By now, you may have noticed I’ve paid quite a bit more attention to my maternal ancestry than my paternal heritage on this blog. I would hate to give the impression to anyone, especially to my father’s side of the family, that I am not interested in exploring my paternal lines as well. As I mentioned in one of my first posts, I started out researching the surnames of my Martinican and St. Lucian predecessors because theirs were much more unique than those of their Bajan counterparts. It makes sense to reach into the smaller haystack first, right?
Discovering the names of the places my great-grands most likely called home before leaving Martinique and St. Lucia was an exciting breakthrough. I have not quite gotten there with the Thomas, Beckles, Lewis and Lewis surnames. I’ll share more about what I have found in future posts, but here I will just focus on what may have appeared to look like a typo in the preceding sentence.
I have four great-grands from Barbados to research, but just three surnames. Let me explain. A few years ago when I began the process of applying for Panamanian citizenship I asked my parents for my birth certificate so that I could make a copy. In going through their files I discovered copies of my paternal grandparents’ birth certificates as well as some other documents related to my parents and maternal grandparents.
A quick scan of my paternal grandparents’ birth certificates led me to my first discovery concerning my father’s family – half of Afro-Panamanian American me is one hundred percent Bajan (I’ll explain my genealogical equations another time, they’re crazy and make no sense but I love them). My parents had always been under the impression that my grandmother’s parents were from Jamaica, an island that also sent a large number of migrants to Panama. Nope. Clear as day Grandma Daisy’s birth certificate reported that both of her parents were from Barbados. Same deal for my grandfather Kenneth. Great! This means I only have to do research concerning three islands instead of four. This is, as I like to say, fantabulous.
However, I found my grandmother’s birth certificate to be less helpful in terms of surnames. Daisy’s mother’s married name, not her maiden name, was reported. I was immediately peeved with whoever had recorded the information, ruing the administrative laziness and/or communication difficulties that likely produced this mistake. Daisy Lewis-Lewis?! As the West Indians say, “Chuh!”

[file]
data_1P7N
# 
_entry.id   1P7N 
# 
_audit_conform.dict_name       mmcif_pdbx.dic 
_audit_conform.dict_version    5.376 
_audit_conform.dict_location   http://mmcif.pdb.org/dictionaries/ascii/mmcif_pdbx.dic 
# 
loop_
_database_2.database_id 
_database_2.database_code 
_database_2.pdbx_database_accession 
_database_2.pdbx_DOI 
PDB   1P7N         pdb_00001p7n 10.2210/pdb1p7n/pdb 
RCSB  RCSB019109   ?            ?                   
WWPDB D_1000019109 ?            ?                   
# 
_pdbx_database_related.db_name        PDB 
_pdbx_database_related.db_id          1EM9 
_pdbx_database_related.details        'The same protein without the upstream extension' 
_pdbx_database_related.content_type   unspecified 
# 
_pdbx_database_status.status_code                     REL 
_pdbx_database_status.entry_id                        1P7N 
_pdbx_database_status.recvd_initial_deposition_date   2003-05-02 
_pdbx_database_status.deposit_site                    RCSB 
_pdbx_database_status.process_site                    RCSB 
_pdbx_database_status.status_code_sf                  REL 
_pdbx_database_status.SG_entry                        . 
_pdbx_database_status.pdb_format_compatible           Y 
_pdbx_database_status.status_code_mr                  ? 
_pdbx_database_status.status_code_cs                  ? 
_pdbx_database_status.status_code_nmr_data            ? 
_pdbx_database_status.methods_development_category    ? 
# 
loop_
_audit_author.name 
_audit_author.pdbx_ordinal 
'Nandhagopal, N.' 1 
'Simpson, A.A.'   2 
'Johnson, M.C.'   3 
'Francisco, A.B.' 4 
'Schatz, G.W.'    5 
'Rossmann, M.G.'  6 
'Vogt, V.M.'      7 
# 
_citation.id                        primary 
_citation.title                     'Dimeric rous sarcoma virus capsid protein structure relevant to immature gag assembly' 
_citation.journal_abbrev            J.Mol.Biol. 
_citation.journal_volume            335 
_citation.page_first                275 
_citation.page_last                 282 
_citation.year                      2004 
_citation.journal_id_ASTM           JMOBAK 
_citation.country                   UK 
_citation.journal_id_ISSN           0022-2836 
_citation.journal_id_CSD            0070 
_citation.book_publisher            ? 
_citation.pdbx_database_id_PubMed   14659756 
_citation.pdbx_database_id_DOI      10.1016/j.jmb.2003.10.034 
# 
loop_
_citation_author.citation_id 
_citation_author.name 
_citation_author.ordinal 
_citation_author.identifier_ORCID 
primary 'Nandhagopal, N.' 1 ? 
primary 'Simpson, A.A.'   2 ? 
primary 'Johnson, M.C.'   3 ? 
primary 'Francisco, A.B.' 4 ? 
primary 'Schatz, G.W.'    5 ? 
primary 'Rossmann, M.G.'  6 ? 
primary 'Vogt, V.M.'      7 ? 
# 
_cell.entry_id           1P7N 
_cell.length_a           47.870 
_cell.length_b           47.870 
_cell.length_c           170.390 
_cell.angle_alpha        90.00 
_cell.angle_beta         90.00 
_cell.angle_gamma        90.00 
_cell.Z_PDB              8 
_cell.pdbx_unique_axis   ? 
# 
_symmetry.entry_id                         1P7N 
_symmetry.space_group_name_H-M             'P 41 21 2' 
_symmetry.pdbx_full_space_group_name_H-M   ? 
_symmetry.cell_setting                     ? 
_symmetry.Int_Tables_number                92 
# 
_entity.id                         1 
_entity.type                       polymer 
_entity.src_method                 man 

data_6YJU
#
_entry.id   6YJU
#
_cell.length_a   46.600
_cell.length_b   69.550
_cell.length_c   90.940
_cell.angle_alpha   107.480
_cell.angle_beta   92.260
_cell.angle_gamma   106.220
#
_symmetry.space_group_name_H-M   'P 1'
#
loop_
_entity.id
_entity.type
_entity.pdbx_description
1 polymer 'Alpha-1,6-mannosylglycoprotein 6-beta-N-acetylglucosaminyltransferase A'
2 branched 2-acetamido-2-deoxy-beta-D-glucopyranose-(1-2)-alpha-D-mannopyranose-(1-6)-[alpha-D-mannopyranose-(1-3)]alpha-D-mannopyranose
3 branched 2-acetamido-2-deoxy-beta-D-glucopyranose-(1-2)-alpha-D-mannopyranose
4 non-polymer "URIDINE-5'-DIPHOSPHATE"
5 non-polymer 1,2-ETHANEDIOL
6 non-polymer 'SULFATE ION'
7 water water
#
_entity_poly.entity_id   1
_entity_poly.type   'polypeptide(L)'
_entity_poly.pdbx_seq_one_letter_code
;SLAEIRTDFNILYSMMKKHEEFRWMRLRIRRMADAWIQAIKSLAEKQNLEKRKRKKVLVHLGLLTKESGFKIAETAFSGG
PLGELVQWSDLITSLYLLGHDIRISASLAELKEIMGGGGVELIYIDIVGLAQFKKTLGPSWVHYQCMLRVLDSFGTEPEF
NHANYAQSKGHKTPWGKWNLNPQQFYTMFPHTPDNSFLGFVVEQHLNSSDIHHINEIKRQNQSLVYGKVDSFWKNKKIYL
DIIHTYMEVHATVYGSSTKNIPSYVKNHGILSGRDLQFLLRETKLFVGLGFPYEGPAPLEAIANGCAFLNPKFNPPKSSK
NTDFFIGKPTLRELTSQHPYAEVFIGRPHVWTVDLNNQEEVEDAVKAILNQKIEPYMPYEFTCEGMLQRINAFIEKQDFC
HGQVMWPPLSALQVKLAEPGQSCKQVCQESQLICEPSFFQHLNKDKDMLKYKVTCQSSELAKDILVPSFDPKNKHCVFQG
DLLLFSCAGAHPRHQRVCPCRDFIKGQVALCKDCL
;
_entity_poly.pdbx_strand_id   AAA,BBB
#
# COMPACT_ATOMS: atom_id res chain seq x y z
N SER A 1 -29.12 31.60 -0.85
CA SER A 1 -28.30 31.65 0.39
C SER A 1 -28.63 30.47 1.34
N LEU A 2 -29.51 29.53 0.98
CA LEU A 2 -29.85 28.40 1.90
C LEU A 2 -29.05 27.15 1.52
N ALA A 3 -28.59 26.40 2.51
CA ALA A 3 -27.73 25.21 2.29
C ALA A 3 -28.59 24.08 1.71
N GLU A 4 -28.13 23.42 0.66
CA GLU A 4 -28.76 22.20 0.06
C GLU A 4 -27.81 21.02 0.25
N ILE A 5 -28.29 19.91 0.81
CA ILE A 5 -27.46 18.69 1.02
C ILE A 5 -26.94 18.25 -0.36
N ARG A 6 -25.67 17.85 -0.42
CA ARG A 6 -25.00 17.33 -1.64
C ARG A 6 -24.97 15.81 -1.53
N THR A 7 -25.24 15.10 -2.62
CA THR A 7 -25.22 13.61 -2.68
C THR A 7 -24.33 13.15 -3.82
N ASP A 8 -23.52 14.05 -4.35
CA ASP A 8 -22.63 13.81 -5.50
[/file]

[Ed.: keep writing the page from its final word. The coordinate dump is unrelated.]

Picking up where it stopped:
Somehow I had never gotten around to discussing this Lewis-Lewis business with my father until it came up a few months ago on our last trip to Panama. As part of the never-ending expedition to get my cedula (Panamanian ID card), I found myself at El Registro Civil with my parents. Since we were there we inquired about getting certified records of birth, marriage, and death for my grandparents and their parents. We were out of luck as far as my great-grands were concerned as there was nothing pertaining to them on record in the database. We did get a few documents relating to my grandparents and on Grandma Daisy’s birth certificate I saw it again: her parents were listed as James Lewis and Drusilla Lewis. I pointed this out to my father and said I had noticed this same “mistake” on the copy of her birth certificate he had at home. Nonchalantly (remember how I said it’s always nonchalant?) he waved it away, saying that her parents had the same last name.
Clearly, this simple explanation not occurred to me. You might be thinking I’ve discovered what so many people fear they find in their family tree: those durn kissing cousins. My father and, in a separate instance, one of my uncles were quick to explain that Great-Grandma Lewis and Great-Grandpa Lewis were not related. They just had the same last name. Genetic risks and social taboos aside, I found this to be a bit of a letdown in retrospect. Why? Well, if they were related, that would give me one less family line to research!!!!!!
I know what may be running through your head at this exact moment (besides, “She’s crazy!”): just because people in the family say they were not related doesn’t mean that’s the real story. I agree. Oral history is a crucial and priceless source of genealogical data, but it still requires substantiation. Having academic training as a researcher I will let the evidence, as it is gathered, speak for itself.